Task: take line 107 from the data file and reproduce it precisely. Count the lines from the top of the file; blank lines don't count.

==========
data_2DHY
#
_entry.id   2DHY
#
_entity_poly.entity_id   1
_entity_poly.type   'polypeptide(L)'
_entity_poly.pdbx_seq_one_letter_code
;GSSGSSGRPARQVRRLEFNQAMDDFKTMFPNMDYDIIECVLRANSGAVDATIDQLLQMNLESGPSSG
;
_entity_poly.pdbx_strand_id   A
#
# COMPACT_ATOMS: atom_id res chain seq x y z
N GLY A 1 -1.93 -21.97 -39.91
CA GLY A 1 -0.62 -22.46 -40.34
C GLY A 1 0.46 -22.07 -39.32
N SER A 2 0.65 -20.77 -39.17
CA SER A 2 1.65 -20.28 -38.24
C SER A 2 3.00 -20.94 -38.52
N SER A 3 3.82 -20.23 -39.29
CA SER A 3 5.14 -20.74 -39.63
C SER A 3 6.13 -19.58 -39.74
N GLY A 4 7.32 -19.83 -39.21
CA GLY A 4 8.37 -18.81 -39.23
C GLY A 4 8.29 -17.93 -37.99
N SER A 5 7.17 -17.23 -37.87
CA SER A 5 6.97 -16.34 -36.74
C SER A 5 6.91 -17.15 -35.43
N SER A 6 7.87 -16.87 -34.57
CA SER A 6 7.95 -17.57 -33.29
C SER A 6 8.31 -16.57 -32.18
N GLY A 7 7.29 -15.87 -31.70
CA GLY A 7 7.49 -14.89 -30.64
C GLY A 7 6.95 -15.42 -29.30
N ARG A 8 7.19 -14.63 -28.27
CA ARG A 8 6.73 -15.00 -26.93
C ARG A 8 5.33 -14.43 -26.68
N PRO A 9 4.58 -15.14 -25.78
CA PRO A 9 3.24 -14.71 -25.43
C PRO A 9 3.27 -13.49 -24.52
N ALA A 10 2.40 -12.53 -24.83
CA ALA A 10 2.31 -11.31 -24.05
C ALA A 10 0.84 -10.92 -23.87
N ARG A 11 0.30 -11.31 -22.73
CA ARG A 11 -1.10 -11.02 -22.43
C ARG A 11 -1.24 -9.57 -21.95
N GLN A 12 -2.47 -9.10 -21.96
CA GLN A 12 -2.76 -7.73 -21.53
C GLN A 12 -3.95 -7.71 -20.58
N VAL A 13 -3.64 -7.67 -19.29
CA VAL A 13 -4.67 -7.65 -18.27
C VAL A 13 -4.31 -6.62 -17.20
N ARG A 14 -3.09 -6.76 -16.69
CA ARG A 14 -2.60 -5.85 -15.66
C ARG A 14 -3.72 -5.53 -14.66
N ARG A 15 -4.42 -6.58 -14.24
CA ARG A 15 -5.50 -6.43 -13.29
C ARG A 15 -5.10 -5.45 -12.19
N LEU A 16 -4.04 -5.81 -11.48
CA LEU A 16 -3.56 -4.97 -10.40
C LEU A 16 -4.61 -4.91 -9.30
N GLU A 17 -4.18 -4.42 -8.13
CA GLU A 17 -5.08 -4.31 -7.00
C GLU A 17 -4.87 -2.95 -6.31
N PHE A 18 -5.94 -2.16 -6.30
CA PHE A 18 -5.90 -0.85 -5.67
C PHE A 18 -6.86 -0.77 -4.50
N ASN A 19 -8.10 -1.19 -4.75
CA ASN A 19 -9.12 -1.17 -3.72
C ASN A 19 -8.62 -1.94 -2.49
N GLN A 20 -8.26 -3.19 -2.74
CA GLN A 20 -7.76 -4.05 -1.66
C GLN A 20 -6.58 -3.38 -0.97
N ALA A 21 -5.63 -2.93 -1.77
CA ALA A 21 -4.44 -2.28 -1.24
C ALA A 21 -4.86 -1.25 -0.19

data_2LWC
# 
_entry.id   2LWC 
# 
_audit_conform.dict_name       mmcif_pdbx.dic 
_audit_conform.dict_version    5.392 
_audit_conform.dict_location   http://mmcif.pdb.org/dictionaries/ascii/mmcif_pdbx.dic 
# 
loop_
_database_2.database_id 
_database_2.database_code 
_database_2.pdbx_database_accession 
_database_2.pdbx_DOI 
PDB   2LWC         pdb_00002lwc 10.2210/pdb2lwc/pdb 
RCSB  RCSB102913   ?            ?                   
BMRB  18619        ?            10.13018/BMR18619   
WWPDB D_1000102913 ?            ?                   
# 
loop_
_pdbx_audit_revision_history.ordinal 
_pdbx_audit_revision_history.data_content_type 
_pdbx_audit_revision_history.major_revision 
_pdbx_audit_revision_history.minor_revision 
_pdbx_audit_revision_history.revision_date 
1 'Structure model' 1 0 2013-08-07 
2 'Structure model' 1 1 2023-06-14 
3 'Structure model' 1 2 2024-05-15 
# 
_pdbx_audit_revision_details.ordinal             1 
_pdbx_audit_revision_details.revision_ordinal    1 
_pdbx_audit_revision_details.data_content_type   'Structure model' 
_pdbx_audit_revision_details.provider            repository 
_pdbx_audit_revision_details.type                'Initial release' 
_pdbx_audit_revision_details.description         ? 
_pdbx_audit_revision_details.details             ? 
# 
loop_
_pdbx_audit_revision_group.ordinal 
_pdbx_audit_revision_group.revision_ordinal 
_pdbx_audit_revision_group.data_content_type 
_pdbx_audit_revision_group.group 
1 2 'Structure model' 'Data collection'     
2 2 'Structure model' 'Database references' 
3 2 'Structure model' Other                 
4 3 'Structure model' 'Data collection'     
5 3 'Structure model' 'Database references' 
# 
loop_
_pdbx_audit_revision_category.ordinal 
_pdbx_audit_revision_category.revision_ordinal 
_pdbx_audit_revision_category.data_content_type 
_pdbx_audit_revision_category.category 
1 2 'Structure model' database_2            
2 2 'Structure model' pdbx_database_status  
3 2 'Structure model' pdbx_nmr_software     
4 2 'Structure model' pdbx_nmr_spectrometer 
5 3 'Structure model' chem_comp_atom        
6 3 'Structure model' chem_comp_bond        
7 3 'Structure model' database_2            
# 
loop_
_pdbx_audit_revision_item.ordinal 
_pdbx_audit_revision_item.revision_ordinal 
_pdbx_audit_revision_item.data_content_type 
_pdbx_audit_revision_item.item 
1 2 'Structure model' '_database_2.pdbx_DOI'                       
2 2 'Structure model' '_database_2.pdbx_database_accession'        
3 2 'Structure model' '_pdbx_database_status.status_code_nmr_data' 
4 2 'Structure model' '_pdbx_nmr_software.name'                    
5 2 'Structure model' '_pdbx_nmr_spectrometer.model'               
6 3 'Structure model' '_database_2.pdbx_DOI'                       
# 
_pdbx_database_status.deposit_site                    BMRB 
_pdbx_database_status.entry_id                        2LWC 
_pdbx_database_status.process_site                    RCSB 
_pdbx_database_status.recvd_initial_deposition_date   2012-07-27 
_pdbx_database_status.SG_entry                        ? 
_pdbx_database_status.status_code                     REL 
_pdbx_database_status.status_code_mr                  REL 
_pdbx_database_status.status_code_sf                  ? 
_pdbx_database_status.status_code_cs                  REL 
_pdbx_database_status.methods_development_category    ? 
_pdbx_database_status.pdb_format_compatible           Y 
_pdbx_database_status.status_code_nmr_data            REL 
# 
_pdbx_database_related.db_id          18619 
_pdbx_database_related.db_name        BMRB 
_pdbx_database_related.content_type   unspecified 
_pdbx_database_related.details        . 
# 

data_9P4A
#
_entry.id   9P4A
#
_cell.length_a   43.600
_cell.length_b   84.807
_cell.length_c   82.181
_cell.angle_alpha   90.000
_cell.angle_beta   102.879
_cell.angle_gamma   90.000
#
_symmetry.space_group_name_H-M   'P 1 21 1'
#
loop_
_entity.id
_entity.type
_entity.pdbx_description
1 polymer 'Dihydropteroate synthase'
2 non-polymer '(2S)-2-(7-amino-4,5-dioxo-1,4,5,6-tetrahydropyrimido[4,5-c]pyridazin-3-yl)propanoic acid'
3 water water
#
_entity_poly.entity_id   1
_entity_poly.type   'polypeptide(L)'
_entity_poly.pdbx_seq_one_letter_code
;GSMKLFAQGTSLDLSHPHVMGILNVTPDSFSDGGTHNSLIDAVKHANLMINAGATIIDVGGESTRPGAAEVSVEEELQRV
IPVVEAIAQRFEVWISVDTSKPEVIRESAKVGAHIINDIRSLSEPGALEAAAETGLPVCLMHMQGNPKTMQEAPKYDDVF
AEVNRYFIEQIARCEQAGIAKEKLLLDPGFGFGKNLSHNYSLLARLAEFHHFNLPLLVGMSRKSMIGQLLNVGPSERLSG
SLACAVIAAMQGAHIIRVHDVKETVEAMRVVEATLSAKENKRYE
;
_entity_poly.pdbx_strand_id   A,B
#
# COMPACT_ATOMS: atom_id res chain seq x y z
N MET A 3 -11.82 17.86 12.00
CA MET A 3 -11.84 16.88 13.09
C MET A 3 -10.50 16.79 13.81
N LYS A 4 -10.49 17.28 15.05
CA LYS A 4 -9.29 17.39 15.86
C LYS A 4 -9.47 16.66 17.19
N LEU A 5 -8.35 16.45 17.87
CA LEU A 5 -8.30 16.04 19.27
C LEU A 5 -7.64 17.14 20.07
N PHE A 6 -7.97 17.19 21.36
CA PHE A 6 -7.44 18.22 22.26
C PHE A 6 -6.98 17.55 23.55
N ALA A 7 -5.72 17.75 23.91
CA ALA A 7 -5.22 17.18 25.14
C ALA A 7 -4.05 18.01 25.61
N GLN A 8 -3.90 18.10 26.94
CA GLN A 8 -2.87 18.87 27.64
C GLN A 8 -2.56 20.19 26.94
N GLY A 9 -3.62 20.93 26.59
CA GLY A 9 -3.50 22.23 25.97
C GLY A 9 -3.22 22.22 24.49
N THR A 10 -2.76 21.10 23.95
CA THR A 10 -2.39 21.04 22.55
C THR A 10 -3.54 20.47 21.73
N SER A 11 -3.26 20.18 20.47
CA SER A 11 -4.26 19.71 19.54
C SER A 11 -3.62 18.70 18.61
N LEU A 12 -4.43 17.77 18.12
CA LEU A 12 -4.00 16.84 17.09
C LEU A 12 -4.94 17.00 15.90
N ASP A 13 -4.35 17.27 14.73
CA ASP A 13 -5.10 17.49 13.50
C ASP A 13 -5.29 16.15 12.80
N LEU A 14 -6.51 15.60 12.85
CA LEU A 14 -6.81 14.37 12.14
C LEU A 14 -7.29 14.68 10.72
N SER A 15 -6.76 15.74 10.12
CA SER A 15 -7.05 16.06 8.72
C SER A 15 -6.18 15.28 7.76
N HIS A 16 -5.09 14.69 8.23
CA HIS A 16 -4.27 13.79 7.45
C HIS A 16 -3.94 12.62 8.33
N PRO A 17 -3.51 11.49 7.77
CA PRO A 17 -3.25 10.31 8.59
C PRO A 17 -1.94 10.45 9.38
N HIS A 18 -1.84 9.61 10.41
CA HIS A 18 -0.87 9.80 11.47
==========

_pdbx_audit_revision_details.provider            repository 